The Devil, seeing that once more his ministers had been routed, again stirred up the priests to go to the Archbishop; and they said to him: "Master, you have authority over us; we cannot bear that man, bid him come away from that church, for he is an impostor." Then the blessed Anatolios sent the officer of the most Holy Church with the deacons and in the night they burst open with crowbars the door which the Saint had closed and brought him to the City. When the Saint was brought before the holy and blessed Anatolios in his palace, the Archbishop asked him "Who are you? And whence have you come to these parts and what is your belief? Tell us." And the servant of God declared his blameless faith by means of an interpreter and the blessed Anatolios stood up and embraced him and besought him to remain in the palace, but the men who had brought him he dismissed, saying, "Go, hold your peace, for I find great edification in this man." So they left him there in the bishop's palace and went their ways.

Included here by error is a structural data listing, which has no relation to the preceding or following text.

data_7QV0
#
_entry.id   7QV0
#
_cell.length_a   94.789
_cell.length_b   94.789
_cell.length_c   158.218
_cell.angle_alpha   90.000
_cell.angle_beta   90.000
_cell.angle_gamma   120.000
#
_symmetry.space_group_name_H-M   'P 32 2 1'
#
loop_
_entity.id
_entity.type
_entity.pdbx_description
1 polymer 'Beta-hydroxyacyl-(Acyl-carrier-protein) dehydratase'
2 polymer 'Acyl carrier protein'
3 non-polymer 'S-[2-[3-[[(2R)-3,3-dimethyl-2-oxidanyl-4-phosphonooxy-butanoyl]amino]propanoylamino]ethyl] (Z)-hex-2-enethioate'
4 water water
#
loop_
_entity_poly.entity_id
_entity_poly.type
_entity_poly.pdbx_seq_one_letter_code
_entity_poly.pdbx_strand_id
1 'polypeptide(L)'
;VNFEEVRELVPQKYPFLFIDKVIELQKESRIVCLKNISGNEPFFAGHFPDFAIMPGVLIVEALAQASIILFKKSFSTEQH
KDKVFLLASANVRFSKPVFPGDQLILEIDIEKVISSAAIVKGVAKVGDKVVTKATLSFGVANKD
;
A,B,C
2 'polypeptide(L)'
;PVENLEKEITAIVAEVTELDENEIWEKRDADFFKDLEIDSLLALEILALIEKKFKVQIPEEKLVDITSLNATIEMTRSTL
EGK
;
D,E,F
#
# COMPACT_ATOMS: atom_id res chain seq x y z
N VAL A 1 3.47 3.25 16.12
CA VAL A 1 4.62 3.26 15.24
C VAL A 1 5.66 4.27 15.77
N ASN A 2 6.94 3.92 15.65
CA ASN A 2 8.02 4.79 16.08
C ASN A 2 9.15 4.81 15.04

In the meantime the Bishop fell into a very severe illness, so he sent for the holy man and begged him to offer prayers on his behalf that he might be freed from the illness. And, since it so pleased the Divine Power, after the Saint had made his prayer, the Bishop was cured of his illness by God's good pleasure. Thus the words of the psalm were fulfilled towards the Saint: "He will perform the desire of them that fear Him, He also will hear their cry and will save them" (Ps. 114:19). After the Bishop's recovery the servant of God asked to be allowed to depart; but the Archbishop would not agree thereto and said, "I wish you to live with me." Then he again begged to be allowed to go, and asked him to grant pardon to the men who had slandered him to the Bishop, for the latter was threatening to excommunicate them. And the Bishop said, "I must ask pardon of you, servant of God, for your arrest, but God has made your presence here a great blessing to me, for if your holiness had not settled there, I should certainly have departed this life." He also implored him to let him build a cell for him saying, "Since I am unable to persuade you to live here with me, if you will let me I will build you a small monastery, for our most Holy Church has many a suitable spot in the suburbs of the city. Go out and look at them and whatever pleases you, I will give you." But the holy man replied, "If you really wish to do me a service, I beseech your Holiness to send me to the place to which God led me." Finally the Bishop bade him be taken back with great respect and settled in the aforementioned church. Then the people could be seen flocking to the holy man again with joy and delight and many were granted healing so that all marveled at the merciful grace of our Master Christ which He poured out upon His servant. And even those who had formerly wished to persecute him did not cease serving him and in all ways caring for the holy man. And he did as he had done formerly - he bolted the door and left only a small window open through which he spoke, instructing and blessing the people, as I said before.